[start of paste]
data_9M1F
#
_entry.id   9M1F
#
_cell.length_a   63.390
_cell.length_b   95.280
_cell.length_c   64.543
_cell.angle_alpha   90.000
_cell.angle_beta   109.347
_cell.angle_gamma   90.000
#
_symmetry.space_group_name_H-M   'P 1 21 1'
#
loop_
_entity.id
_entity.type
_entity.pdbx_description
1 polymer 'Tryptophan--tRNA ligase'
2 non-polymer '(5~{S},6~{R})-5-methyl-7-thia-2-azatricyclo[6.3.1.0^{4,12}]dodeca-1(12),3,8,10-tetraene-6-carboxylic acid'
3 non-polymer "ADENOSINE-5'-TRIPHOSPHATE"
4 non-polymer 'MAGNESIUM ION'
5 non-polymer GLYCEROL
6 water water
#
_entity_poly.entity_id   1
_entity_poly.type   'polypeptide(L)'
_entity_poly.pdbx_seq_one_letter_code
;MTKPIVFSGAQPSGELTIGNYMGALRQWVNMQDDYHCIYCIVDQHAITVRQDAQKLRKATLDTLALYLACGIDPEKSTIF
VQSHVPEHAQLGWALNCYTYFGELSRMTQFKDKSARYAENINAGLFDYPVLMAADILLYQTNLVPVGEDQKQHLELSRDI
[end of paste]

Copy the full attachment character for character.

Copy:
data_9M1F
#
_entry.id   9M1F
#
_cell.length_a   63.390
_cell.length_b   95.280
_cell.length_c   64.543
_cell.angle_alpha   90.000
_cell.angle_beta   109.347
_cell.angle_gamma   90.000
#
_symmetry.space_group_name_H-M   'P 1 21 1'
#
loop_
_entity.id
_entity.type
_entity.pdbx_description
1 polymer 'Tryptophan--tRNA ligase'
2 non-polymer '(5~{S},6~{R})-5-methyl-7-thia-2-azatricyclo[6.3.1.0^{4,12}]dodeca-1(12),3,8,10-tetraene-6-carboxylic acid'
3 non-polymer "ADENOSINE-5'-TRIPHOSPHATE"
4 non-polymer 'MAGNESIUM ION'
5 non-polymer GLYCEROL
6 water water
#
_entity_poly.entity_id   1
_entity_poly.type   'polypeptide(L)'
_entity_poly.pdbx_seq_one_letter_code
;MTKPIVFSGAQPSGELTIGNYMGALRQWVNMQDDYHCIYCIVDQHAITVRQDAQKLRKATLDTLALYLACGIDPEKSTIF
VQSHVPEHAQLGWALNCYTYFGELSRMTQFKDKSARYAENINAGLFDYPVLMAADILLYQTNLVPVGEDQKQHLELSRDI